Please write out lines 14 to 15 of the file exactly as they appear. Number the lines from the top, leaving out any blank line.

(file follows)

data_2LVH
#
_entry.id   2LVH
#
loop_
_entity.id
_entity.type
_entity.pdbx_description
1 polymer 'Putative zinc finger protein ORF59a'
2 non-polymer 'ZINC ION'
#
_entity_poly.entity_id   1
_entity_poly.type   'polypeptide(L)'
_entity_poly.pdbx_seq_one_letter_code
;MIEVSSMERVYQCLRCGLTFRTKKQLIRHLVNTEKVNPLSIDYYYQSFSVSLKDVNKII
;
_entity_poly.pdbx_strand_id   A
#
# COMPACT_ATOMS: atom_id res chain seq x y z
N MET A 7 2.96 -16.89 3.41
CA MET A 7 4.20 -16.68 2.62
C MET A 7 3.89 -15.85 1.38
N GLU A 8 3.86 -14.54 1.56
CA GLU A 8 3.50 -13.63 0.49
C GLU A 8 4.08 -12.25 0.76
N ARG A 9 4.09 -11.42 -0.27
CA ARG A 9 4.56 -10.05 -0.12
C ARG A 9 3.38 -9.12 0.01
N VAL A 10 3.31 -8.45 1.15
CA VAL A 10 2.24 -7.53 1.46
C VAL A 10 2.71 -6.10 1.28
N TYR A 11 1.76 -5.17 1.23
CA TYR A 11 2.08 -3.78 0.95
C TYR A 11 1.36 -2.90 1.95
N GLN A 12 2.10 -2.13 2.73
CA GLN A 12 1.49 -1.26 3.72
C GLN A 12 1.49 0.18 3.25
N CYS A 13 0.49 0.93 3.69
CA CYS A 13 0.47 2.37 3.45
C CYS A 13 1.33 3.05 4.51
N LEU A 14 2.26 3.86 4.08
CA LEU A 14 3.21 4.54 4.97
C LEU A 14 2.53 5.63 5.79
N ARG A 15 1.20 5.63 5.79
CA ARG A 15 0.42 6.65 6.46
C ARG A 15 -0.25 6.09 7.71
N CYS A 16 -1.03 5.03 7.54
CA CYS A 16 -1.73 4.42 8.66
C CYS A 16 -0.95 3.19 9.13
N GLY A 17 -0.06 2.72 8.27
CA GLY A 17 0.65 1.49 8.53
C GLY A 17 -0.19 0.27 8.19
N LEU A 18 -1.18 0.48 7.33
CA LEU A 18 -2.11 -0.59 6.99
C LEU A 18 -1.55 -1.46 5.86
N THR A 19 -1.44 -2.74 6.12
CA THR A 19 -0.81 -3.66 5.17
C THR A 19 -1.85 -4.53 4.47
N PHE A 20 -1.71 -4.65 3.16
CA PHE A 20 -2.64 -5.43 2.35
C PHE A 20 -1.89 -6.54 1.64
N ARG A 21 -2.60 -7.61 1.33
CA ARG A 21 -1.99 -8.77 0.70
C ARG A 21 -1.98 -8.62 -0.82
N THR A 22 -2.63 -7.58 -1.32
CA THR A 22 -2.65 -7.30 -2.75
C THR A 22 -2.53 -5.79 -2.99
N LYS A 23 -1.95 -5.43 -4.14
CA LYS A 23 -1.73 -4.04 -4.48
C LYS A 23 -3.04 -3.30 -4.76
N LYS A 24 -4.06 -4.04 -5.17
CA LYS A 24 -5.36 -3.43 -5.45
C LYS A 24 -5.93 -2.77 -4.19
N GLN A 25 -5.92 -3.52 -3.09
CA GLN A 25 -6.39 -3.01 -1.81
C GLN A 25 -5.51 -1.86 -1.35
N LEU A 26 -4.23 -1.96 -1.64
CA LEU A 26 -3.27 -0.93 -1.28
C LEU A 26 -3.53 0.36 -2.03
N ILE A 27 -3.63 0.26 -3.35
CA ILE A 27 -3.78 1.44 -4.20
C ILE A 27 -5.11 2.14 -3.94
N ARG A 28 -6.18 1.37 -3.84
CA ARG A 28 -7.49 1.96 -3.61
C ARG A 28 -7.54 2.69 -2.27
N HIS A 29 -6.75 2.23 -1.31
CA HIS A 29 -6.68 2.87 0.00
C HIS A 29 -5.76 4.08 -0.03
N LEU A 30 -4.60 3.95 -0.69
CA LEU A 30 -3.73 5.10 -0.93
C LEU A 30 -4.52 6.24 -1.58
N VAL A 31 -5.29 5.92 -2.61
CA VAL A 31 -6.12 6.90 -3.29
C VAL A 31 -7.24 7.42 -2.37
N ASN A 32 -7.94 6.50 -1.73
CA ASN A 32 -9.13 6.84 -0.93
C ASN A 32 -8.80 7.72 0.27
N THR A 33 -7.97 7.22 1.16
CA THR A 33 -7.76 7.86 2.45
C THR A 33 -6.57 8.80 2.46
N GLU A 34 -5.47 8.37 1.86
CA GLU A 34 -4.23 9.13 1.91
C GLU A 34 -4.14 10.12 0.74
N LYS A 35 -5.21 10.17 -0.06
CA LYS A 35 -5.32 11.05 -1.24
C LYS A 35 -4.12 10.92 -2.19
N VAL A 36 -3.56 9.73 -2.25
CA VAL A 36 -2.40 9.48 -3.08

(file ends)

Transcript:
_entity_poly.pdbx_seq_one_letter_code
;MIEVSSMERVYQCLRCGLTFRTKKQLIRHLVNTEKVNPLSIDYYYQSFSVSLKDVNKII